Try every means possible to fight it off the infection naturally. If an antibiotic is needed you may need to pump your breastmilk and dump it to ensure your baby doesn’t get the antibiotic as well. I advise you to try 1000 milligrams of Vitamin C every hour. Use essential oils with antibiotic properties such as lavender, tea tree, helichrysum, frankincense, and On Guard Protective Blend. Dilute these oils with fractionated coconut oil and rub it on your breast. I also advise you to take a clear veggie capsule with one drop each of tea tree, thyme, clove and oregano essential oils every 1-2 hours until improvement. Then 4 times a day for a week.
Question #10: What if I get sick?
Do all you can to receive proper amounts of rest, water, and nutrition. If you become sick, continue nursing the same as before. The Womanly Art of Breastfeeding says, “By the time you know you’re sick, you’ve started passing not only the illness but your immunities on to your baby. To stop nursing now would be to deprive her of the best of your immune system when she needs it most. The reverse is truly remarkable. If your baby picks up an illness that you haven’t been exposed to, she passes those germs to you through nursing, and within the breast itself you begin making antibodies and passing them back.”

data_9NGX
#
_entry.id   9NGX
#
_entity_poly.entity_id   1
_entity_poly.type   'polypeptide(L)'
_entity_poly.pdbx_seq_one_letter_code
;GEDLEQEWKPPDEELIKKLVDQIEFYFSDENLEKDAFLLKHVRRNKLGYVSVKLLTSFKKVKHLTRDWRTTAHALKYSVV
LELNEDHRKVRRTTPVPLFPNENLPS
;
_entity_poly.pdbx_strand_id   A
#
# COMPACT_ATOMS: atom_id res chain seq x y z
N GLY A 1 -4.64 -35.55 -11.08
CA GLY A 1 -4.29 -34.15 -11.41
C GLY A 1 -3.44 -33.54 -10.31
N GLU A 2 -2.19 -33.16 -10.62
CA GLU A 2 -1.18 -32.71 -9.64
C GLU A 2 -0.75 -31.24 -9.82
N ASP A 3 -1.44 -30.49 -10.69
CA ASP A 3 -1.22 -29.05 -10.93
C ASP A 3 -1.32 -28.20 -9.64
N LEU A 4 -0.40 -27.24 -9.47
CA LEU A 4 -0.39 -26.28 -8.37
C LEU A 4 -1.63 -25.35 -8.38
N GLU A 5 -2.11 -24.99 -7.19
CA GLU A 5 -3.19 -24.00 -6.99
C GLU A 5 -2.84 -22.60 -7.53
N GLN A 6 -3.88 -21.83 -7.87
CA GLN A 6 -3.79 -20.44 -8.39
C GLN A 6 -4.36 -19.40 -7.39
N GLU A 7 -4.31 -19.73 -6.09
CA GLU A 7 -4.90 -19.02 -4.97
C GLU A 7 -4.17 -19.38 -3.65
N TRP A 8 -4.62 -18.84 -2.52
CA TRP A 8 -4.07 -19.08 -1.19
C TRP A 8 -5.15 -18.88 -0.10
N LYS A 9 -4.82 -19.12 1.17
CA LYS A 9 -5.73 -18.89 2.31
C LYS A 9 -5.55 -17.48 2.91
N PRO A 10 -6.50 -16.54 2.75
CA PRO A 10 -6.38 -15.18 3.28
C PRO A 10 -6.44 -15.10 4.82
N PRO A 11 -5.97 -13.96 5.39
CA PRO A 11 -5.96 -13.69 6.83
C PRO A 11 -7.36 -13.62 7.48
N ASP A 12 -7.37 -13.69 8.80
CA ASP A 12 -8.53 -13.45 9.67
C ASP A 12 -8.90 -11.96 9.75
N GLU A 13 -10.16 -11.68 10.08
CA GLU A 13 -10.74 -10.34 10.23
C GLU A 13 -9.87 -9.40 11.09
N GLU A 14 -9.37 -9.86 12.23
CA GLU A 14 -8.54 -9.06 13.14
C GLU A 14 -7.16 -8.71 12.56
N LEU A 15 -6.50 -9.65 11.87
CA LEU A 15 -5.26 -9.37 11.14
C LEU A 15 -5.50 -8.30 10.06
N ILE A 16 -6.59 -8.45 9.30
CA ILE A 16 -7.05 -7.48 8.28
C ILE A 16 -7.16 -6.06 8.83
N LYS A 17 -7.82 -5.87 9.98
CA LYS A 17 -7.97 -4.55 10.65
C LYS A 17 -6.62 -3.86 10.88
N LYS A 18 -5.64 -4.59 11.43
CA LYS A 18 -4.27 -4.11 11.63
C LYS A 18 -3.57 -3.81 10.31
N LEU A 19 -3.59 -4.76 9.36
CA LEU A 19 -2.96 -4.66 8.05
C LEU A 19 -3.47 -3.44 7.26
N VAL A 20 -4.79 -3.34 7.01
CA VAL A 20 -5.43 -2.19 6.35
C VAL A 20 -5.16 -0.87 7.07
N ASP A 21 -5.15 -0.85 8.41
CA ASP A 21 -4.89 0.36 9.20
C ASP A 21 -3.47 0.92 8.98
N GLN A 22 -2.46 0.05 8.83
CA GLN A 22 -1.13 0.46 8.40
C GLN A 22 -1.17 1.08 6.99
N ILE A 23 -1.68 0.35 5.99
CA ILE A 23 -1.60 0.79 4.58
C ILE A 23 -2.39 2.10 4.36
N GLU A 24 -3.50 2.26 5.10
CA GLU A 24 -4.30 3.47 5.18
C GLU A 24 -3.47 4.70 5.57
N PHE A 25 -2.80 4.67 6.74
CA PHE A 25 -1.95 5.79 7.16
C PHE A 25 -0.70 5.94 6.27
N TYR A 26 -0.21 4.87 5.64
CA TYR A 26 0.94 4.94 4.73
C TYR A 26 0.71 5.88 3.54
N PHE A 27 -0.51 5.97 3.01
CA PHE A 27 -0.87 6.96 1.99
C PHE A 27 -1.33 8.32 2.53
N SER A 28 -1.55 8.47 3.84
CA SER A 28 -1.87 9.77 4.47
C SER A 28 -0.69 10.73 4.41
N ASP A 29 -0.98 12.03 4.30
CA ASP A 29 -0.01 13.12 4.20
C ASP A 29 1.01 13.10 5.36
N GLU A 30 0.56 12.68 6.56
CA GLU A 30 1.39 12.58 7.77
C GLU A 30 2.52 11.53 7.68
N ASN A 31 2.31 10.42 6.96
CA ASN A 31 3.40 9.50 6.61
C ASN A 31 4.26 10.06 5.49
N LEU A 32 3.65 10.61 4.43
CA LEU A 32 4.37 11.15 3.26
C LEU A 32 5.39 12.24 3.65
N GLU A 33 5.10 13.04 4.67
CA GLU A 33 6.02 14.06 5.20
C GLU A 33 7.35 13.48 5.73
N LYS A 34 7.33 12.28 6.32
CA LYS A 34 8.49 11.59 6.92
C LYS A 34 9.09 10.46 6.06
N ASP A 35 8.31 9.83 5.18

From this article we read that, “Kissing your baby changes your breast milk. Did you know that the undeniable urge to cover your baby in kisses serves a biological purpose? When a mother kisses her baby, she samples the pathogens on baby’s face, which then travel to mom’s lymphatic system. Mom’s body then creates antibodies to fight those pathogens, which baby receives through breast milk. What?! Amazing, right?”
Question #11: When should I quit breastfeeding?
I encourage all mothers to breastfeed as long as possible. The benefits are plentiful and irreplaceable. There will always be a career waiting for you as well as a million other things but you only get this time with your little one now and though it may not seem like it at the time, they grow so fast. A time-honored way to encourage weaning is “don’t offer, don’t refuse.” Stop offering the breast voluntarily, but don’t refuse if he wants it.